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The T
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I devote my questions on this site to learn and expand my research into finding Polynomial Time Randomized Heuristic Algorithms for Exact 3 Cover. This is a hobby of mine, my goal is to look for the most efficient algorithms possible for Exact 3 Cover.

Anyway, if anyone is interested here's the details.

Suppose, I'm solving X3C, given a list with no duplicates $S$ of $3m$ whole numbers and a collection $C$ of subsets of $S$, each containing exactly three elements. The goal is to decide if there are $len(S)/3 $subsets that cover every element in $S$ one time. $N$ is the $len(S)$

I'm going to use Subset Sum to solve Exact 3 Cover.

I reduce X3C into SSUM by transforming $S$ into randomly assigned $N$ distinct odd primes raised to random exponents either $5,6,7$ and easily map out the collection of subsets in the same manner. I then get the sums of the transformed collection of subsets. And the sum of the transformed $S$ will be our target sum.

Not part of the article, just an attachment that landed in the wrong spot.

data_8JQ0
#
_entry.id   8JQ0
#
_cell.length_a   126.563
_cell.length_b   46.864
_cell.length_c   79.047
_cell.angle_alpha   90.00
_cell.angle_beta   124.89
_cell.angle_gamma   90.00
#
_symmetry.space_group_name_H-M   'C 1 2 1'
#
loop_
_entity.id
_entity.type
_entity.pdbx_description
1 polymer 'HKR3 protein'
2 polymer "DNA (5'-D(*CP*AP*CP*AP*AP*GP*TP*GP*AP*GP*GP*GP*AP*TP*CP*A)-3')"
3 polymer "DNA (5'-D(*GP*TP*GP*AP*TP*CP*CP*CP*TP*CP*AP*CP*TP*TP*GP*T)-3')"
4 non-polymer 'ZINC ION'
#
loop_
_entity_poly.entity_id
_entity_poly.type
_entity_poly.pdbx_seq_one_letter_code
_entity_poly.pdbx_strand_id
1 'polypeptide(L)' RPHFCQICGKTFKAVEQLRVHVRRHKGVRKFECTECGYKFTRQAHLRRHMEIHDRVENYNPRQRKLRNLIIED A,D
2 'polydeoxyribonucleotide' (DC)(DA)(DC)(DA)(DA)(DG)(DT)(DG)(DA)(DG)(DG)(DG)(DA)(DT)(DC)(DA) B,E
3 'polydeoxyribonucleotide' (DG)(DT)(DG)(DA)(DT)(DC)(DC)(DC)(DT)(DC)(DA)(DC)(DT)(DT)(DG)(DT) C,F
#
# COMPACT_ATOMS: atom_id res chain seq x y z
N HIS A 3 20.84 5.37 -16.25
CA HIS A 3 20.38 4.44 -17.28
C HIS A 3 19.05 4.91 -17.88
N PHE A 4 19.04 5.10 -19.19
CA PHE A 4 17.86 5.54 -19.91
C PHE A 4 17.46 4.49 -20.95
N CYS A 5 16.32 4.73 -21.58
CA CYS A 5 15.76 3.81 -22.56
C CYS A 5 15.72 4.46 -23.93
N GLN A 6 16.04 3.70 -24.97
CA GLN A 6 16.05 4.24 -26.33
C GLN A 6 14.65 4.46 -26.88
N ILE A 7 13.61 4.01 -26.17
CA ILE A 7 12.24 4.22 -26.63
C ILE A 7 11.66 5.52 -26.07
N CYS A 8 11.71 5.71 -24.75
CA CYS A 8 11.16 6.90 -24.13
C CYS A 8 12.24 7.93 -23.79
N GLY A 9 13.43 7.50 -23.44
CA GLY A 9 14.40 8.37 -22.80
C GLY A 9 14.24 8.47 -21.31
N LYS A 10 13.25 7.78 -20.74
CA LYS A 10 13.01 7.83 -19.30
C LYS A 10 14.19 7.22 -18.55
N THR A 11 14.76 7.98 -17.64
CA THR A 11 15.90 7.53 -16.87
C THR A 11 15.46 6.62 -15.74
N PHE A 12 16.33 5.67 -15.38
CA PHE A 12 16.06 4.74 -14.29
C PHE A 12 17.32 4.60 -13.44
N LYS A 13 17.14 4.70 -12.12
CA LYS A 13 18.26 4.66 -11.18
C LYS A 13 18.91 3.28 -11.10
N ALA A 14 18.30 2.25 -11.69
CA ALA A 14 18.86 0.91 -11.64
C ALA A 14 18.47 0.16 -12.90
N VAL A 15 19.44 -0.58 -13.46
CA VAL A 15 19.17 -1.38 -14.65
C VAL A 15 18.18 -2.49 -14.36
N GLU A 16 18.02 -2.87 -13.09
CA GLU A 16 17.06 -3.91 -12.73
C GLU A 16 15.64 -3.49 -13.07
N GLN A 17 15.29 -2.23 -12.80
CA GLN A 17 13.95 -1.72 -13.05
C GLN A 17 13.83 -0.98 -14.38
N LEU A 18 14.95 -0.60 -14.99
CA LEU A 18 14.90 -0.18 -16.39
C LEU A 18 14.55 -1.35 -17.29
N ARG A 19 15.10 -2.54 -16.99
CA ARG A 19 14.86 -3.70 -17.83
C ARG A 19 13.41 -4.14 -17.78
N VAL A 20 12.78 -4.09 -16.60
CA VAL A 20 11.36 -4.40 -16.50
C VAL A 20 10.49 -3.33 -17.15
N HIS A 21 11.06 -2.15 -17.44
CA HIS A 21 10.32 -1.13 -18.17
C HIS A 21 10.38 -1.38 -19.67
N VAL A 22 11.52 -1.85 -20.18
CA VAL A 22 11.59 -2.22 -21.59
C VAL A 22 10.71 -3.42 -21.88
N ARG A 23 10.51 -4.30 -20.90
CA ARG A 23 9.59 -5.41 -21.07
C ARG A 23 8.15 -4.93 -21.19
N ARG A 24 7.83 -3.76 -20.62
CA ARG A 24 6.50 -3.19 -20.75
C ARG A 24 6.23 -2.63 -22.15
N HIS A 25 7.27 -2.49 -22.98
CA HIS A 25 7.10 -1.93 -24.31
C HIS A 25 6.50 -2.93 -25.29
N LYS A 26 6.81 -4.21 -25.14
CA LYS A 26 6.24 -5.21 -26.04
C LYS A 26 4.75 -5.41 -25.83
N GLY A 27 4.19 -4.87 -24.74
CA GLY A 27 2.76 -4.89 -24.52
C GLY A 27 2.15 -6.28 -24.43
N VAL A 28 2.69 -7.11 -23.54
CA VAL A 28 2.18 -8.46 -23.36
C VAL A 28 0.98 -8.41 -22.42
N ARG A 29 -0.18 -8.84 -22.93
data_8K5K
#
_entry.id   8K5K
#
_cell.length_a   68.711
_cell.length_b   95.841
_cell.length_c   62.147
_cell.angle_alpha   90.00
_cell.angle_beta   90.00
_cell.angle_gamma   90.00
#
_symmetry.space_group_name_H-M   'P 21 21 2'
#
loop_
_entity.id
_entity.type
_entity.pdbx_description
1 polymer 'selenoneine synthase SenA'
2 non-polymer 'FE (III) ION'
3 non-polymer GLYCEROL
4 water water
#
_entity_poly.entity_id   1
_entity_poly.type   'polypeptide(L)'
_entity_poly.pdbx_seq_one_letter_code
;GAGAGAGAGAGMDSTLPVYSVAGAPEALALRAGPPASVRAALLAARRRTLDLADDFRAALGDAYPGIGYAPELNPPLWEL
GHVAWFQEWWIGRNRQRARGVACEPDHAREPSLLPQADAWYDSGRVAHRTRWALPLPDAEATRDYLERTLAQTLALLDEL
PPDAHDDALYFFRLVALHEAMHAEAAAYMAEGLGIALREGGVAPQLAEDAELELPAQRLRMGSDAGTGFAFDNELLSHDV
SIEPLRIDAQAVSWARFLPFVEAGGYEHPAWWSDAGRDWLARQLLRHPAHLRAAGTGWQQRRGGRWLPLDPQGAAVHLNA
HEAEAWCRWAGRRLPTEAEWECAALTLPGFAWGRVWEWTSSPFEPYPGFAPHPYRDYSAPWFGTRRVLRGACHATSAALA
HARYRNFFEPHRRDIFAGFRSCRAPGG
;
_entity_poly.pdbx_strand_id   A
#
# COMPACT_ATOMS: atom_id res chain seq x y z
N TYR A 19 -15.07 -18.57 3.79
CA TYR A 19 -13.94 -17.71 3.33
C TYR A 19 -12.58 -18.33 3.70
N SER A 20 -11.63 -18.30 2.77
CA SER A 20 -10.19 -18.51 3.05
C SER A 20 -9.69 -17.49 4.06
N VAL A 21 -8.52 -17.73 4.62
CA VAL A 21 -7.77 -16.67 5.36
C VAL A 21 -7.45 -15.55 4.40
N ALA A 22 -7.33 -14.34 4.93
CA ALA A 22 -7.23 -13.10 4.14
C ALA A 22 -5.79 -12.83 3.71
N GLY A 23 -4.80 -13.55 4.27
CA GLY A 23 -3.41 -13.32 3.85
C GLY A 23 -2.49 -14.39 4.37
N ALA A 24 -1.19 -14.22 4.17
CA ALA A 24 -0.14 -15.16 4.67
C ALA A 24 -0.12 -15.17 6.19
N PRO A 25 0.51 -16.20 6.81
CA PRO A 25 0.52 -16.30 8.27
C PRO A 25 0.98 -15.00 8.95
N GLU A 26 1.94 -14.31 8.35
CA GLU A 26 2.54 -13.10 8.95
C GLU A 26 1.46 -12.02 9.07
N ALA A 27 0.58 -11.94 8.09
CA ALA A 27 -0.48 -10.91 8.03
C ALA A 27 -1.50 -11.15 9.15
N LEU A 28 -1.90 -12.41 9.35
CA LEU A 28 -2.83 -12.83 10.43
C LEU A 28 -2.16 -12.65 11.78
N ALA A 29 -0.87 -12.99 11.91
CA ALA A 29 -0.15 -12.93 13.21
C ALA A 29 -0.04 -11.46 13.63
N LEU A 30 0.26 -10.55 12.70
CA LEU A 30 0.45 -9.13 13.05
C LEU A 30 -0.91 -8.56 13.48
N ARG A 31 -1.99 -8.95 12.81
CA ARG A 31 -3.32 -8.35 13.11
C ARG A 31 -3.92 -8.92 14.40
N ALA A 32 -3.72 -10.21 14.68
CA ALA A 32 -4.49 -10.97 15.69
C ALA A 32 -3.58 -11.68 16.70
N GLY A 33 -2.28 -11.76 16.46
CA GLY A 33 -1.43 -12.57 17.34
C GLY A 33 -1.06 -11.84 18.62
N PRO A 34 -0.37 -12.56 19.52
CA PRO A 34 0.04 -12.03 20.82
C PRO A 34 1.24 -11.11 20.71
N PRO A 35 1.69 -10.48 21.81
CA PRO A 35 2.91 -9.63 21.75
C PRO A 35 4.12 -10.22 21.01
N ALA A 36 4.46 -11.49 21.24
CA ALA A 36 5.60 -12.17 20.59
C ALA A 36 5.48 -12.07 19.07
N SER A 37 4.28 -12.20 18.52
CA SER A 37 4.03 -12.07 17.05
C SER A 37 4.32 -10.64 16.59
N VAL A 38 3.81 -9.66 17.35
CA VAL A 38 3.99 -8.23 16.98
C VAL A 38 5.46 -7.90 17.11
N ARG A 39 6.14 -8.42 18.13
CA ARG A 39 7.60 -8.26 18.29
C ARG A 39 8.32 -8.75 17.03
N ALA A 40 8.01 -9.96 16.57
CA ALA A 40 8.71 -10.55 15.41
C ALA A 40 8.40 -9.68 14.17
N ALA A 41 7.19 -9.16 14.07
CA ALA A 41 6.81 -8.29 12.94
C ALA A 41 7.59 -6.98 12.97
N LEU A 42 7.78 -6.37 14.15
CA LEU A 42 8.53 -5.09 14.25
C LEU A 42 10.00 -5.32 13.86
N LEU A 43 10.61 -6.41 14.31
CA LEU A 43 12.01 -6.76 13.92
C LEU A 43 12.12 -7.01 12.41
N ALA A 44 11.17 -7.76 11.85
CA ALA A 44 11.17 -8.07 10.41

I generate a list of the first $N * 10$ distinct odd primes. This is where I get my $N $distinct random primes. Generating these takes polynomial time per the prime number theorem because $i * log(i)$

Or in this case the time complexity would be approximately $i * log(i) * 10$

So now I have a transformed $S = {p_1^6, p_2^5, p_3^5...} $into the $N$ distinct primes raised to a random exponent of either $5, 6 or 7$ .

A collection of subsets would be represented as {$p_1^7, p_2^6, p_3^6$}, {$p_4^7,p_5^6,p_6^7$}....

Now, my heuristic uses the dynamic solution for subset sum it is true polynomial time.

The magnitude of the sum of the transformed $S$.

Let's denote the $i-th$ prime number as $p_i$ where $i = 1,2,....len(S)$. The sum of the transformed $S$ can be represented as $\sum_{i=1}^{len(S)} p_i^c$

Now to prove that the sum is polynomial, we need to show that the largest term in the sum grows polynomially with respect to $len(S)$.

The $i-th$ prime number, $p_i$ is approximately $i*log(i)$ according to the prime number theorem.

Therefore, $p_i^c$ can be approximated as $(i*log(i))^c$.

Expanding the expression, I get: $(i*log(i))^c = i^c * (log(i))^c$

Both $i^c$ and $(log(i))^c$ are polynomial functions. Therefore, the sum $\sum_{i=1}^{len(S)} p_i^c $is a sum of polynomial terms, making it polynomial.

This shows that the magnitude of the sum of the transformed $S$ is polynomial in the size of S. Thus my heuristic is polynomial time. Albeit extremely impractical.

Finding counter-examples are just as hard as this problem.

If we find a Diophantine equation that sums up to the universe $S$, and there's duplicate positive integers then the reduction failed, because that would be a collision.

The algorithm is way to long to paste here, so here’s a pastebin.

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